According to a new report by two watchdog groups, the e-commerce hub has become a handy resource for extremist children toys.

A new report reveals that Amazon is being used to sell extremist toys for children, which include anti-Semitic children’s books and alt-right iconography like Pepe the Frog. The report goes on to detail how Amazon’s many platforms—Kindle, Amazon Music, and their charity donation site AmazonSmile—are being used disseminate extremist propaganda.

Unlike Twitter and Facebook, Amazon has slipped under the radar when it comes to being held to account for their own anti-hate speech policies. The report, entitled Delivering Hate was compiled by two watchdog groups, The Action Center on Race & the Economy and the Partnership for Working Families. It outlines just how weak Amazon is enforcing its own policies. “Either Amazon does not find the materials outlined in this report offensive or it does not enforce its own policies,” its authors write.

The Anti-Defamation League recently published a report stating that, last year alone, white Supremacist propaganda on college campuses nearly doubled, and ISIS’s strategy for recruiting people via social media and video content is widely regarded as the catalyst for the group’s success online. What’s more troubling is the volume of merchandise that’s both being created for and sold to young consumers. In 2016, Business Insider noted that 40 percent of American teenagers say they prefer to shop at Amazon.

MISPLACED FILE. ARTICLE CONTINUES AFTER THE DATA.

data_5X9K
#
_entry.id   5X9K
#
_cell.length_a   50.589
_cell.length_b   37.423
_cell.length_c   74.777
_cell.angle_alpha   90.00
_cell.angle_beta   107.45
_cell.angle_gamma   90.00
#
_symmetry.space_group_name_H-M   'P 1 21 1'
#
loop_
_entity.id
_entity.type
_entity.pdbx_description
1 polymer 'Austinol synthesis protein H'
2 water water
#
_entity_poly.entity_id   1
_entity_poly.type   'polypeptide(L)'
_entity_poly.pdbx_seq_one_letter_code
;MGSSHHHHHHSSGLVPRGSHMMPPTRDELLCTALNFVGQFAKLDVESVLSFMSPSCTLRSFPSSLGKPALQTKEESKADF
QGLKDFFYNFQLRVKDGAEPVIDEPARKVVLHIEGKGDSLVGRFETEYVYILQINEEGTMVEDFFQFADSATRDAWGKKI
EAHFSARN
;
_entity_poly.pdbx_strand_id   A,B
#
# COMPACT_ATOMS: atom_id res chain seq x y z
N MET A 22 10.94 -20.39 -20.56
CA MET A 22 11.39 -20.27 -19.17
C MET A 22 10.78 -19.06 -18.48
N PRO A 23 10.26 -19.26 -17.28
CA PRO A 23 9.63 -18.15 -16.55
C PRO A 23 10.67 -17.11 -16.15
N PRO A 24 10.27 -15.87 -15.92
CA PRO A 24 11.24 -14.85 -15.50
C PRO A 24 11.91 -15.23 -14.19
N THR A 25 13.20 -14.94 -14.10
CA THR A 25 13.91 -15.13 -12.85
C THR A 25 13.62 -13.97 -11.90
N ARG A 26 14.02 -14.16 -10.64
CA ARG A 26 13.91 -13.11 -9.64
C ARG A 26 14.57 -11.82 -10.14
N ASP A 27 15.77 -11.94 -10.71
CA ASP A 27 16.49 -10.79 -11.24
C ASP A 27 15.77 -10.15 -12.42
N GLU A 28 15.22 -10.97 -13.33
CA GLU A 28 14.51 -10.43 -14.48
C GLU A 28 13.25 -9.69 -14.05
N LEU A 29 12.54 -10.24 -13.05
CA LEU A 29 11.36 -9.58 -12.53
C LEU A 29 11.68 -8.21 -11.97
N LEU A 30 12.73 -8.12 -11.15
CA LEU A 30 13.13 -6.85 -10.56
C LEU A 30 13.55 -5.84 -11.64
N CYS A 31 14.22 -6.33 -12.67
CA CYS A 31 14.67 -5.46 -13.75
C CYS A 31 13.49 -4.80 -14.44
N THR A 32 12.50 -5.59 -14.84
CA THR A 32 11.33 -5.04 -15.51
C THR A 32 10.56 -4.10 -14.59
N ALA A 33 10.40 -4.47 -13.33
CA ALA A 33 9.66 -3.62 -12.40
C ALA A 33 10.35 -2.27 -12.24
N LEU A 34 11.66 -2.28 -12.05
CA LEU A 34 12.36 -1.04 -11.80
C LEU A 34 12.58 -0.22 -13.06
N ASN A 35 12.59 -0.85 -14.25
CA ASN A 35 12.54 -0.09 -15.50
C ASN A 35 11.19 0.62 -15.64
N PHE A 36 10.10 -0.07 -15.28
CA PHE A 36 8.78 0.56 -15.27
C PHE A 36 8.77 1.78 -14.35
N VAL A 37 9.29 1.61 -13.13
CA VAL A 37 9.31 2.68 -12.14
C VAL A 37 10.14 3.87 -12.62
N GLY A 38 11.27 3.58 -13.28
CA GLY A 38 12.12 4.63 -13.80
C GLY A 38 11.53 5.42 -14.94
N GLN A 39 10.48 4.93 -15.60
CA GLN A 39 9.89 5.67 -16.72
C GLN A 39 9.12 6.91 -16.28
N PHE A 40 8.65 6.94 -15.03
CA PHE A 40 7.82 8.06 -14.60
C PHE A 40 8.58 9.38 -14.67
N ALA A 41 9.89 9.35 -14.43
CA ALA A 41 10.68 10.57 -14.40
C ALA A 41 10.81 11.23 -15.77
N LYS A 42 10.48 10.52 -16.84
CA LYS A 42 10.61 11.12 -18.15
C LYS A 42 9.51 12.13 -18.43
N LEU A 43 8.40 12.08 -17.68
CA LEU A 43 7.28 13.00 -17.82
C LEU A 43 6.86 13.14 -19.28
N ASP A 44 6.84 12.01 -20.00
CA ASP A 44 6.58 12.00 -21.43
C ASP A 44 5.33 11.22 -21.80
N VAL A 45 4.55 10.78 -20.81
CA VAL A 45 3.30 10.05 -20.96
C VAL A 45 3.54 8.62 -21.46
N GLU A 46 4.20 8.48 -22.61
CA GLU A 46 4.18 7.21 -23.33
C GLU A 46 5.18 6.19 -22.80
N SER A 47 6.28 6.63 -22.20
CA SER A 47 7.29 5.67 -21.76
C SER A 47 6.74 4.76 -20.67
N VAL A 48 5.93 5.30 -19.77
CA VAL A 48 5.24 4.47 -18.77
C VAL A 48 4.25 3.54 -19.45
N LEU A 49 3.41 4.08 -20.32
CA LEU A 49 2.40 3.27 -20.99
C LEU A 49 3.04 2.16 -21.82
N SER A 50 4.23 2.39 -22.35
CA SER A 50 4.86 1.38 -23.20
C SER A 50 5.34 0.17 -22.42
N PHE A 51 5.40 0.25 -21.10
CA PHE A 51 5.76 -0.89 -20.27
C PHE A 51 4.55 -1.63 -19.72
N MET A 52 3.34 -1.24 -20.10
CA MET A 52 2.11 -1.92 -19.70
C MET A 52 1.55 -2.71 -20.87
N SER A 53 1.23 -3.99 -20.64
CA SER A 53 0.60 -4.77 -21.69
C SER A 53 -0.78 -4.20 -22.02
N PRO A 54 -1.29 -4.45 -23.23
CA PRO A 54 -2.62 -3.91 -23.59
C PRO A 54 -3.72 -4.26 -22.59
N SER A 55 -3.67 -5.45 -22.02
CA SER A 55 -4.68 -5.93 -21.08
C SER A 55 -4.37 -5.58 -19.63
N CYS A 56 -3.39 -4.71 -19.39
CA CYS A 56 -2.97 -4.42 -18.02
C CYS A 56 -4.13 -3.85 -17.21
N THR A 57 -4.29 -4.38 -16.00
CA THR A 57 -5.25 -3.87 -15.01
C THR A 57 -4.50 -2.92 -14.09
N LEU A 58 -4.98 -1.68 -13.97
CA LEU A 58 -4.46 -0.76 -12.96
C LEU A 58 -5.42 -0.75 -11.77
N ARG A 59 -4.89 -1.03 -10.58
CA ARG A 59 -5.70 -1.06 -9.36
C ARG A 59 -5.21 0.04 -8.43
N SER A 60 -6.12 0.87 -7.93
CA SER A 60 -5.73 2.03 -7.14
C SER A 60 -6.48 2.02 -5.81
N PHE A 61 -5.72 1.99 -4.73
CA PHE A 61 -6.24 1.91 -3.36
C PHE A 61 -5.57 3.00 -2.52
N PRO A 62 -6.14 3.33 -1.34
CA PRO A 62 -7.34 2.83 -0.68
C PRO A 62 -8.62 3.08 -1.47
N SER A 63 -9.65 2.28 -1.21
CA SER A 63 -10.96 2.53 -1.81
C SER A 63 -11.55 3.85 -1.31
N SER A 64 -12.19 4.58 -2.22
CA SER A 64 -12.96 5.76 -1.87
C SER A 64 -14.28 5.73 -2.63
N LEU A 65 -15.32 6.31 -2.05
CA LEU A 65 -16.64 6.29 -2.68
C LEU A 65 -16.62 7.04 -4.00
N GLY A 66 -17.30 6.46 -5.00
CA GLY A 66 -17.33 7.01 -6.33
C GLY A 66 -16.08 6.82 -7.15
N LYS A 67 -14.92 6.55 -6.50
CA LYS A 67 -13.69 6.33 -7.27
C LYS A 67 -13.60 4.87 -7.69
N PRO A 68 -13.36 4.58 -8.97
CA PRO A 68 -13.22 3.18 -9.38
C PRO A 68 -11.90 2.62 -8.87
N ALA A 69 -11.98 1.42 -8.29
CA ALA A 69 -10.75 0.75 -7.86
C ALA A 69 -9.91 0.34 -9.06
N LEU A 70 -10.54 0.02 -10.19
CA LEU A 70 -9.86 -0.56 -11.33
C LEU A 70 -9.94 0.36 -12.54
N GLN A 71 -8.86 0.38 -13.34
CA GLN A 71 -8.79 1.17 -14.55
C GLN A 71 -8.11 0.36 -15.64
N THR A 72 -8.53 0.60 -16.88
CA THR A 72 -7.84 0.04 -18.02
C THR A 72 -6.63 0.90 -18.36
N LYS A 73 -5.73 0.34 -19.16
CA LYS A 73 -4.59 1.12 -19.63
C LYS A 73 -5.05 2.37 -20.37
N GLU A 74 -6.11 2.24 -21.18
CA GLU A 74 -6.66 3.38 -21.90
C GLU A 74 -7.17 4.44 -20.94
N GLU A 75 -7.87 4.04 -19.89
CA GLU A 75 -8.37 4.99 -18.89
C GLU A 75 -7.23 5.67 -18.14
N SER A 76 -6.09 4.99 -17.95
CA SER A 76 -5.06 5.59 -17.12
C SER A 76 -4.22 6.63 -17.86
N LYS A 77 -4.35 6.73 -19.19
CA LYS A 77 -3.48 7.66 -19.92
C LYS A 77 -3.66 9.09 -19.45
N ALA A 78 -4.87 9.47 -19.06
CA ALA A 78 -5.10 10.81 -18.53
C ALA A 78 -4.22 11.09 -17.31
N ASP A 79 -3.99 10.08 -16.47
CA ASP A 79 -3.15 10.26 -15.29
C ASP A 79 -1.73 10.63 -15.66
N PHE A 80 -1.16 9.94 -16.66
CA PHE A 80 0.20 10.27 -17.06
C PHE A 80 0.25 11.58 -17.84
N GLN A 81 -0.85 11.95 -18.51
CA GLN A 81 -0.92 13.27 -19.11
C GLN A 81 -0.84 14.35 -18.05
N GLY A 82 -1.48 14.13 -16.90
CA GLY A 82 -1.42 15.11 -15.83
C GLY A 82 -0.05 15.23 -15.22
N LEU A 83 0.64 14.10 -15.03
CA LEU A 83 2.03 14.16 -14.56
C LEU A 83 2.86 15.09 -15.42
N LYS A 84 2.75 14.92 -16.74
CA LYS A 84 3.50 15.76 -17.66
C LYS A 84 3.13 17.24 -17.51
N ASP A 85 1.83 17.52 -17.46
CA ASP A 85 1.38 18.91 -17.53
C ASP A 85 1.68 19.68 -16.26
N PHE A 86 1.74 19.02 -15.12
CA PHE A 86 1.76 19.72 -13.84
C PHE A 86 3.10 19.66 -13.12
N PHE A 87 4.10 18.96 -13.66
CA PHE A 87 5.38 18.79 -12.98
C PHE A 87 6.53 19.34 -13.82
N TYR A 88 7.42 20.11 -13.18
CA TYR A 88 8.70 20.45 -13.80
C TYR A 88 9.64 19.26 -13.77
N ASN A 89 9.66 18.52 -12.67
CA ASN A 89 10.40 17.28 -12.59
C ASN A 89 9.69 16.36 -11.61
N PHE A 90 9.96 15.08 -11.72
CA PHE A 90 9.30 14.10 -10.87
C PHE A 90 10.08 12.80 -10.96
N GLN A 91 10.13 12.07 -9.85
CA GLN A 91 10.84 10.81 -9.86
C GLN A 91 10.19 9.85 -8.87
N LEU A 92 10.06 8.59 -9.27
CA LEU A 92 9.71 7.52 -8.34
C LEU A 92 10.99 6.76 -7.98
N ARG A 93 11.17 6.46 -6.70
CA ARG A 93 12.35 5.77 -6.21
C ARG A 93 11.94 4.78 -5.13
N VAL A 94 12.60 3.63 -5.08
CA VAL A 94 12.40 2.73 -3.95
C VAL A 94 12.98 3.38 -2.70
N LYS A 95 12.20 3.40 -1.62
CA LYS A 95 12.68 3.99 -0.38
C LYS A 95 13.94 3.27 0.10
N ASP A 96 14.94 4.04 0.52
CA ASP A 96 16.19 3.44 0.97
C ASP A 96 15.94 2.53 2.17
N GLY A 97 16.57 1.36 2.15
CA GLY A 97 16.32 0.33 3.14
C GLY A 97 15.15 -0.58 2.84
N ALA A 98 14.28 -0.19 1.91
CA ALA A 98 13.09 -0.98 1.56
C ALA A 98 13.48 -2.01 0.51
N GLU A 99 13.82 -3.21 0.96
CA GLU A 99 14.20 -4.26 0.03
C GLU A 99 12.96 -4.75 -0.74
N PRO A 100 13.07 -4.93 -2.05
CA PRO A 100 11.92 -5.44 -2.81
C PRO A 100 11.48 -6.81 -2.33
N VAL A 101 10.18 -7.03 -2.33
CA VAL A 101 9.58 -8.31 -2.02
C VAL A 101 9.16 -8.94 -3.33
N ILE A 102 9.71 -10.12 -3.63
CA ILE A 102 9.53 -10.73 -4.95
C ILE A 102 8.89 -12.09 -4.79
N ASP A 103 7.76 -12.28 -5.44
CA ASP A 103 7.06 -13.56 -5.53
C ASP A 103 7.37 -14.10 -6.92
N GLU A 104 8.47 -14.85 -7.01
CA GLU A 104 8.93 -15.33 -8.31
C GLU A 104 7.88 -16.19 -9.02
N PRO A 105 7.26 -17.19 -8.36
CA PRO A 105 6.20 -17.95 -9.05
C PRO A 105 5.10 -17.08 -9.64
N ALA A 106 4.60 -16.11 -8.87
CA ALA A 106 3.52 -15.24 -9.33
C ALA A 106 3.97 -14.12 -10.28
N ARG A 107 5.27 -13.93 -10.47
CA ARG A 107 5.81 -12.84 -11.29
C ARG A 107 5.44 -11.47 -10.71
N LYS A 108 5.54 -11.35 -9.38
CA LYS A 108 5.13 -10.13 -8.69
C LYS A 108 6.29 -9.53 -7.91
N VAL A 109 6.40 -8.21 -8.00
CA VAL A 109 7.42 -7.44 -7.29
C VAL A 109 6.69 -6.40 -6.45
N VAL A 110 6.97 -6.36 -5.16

Chloe Colliver, a project manager at the Institute of Strategic Dialogue, a counter-extremist think tank, said she’s concerned about rising trends of normalizing racist beliefs from a young age. “On the Islamist side, we see Daesh [ISIS] producing children’s books, video games that build-in the racist, extremist worldview that they wish to promote in a whole generation of young people who have been displaced.” According to Colliver, these groups have made the youth a priority in their recruitment efforts. “So much of the current pattern of recruitment attempts from far-right groups in the U.S. and Europe rely on targeting young people, particularly those who might be vulnerable to exploitation.”

Colliver added that vulnerable children, such as those with autism, are increasingly recruited via the internet. “Overall, while our world has become increasingly digital, the education sector hasn’t kept pace with that change and the digital citizenship and resilience skills of young people are seriously lacking considering the range of threats that they face online.”

On Monday, The New York Times reported that Amazon appeared to have removed many of the items identified in the report. Still, a few Nazi relics managed to slip through the cracks, including a sword with Nazi symbols.